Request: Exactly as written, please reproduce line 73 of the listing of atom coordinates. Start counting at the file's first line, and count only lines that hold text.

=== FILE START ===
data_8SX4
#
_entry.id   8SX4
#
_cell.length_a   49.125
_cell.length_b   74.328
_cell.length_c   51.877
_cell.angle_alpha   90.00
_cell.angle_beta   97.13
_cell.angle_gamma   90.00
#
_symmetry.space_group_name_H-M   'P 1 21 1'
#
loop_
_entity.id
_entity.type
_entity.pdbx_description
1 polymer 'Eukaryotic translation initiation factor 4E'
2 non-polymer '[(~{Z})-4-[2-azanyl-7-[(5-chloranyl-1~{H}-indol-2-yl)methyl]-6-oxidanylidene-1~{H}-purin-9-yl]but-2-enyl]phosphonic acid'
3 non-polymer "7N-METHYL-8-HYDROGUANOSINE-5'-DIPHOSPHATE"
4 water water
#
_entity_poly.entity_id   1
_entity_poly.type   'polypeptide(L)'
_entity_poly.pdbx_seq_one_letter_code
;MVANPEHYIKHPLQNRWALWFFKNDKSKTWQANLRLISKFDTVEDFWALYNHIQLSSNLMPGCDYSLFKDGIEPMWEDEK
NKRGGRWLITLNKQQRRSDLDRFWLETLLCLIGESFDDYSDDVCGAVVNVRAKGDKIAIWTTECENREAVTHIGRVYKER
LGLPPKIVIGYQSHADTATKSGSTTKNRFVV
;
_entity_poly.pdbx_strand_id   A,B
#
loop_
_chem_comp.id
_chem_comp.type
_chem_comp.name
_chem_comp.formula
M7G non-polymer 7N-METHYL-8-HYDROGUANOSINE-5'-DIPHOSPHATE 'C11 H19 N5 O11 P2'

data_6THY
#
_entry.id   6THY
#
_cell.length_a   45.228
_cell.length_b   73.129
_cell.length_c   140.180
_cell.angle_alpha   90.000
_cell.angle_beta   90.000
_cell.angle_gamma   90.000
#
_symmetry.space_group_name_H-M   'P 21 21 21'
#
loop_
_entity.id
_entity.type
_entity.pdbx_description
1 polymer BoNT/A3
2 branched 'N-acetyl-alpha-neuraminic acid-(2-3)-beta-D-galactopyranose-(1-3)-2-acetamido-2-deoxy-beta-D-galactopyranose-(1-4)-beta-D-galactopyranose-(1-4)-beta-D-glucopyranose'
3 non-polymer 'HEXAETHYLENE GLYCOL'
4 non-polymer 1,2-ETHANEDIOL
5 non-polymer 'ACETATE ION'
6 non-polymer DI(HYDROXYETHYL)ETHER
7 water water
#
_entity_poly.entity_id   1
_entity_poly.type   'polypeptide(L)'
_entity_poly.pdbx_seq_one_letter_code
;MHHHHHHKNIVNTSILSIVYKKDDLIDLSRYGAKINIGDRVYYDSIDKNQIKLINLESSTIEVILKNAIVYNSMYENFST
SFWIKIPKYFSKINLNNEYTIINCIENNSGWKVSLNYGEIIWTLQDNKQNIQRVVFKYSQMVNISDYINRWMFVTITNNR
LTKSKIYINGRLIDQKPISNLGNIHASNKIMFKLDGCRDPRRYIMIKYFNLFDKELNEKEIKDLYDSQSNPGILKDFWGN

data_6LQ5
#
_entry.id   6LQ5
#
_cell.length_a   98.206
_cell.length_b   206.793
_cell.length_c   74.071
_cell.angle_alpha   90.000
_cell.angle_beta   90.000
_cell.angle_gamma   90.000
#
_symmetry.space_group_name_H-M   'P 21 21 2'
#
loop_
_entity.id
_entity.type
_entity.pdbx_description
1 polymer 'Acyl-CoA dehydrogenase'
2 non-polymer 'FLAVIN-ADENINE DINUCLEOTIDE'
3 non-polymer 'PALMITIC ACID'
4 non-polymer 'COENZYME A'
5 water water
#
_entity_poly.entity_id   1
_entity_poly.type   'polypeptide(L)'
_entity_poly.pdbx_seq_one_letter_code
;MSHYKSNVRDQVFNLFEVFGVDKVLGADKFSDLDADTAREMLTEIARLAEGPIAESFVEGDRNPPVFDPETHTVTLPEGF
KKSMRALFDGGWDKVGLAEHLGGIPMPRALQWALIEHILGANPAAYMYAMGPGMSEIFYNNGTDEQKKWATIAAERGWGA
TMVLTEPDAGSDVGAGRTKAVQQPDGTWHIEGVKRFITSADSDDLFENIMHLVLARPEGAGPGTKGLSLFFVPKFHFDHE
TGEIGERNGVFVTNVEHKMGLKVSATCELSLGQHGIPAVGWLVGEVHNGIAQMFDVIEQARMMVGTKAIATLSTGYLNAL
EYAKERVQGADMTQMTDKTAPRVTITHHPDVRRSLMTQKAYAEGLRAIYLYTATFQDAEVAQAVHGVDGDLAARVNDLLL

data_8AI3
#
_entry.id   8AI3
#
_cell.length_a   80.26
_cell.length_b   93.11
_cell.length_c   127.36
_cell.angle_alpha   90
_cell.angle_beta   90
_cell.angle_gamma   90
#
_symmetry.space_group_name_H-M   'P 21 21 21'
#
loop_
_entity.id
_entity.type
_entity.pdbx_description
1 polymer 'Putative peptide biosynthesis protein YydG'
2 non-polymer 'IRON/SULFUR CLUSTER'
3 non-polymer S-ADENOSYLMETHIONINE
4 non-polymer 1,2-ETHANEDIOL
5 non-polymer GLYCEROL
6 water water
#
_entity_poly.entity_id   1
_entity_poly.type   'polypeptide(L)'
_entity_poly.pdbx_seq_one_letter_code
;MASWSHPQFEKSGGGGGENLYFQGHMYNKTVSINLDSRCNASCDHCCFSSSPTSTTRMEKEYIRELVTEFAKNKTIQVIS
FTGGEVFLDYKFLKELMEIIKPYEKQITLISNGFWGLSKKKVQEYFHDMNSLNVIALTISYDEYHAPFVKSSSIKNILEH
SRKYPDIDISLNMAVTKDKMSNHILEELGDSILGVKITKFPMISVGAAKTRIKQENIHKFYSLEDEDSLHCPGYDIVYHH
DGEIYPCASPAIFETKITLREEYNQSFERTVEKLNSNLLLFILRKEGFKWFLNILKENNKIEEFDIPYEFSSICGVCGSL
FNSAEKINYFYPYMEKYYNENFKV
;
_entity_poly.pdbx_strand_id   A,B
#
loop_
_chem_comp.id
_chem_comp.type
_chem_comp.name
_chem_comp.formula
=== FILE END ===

_cell.length_a   98.206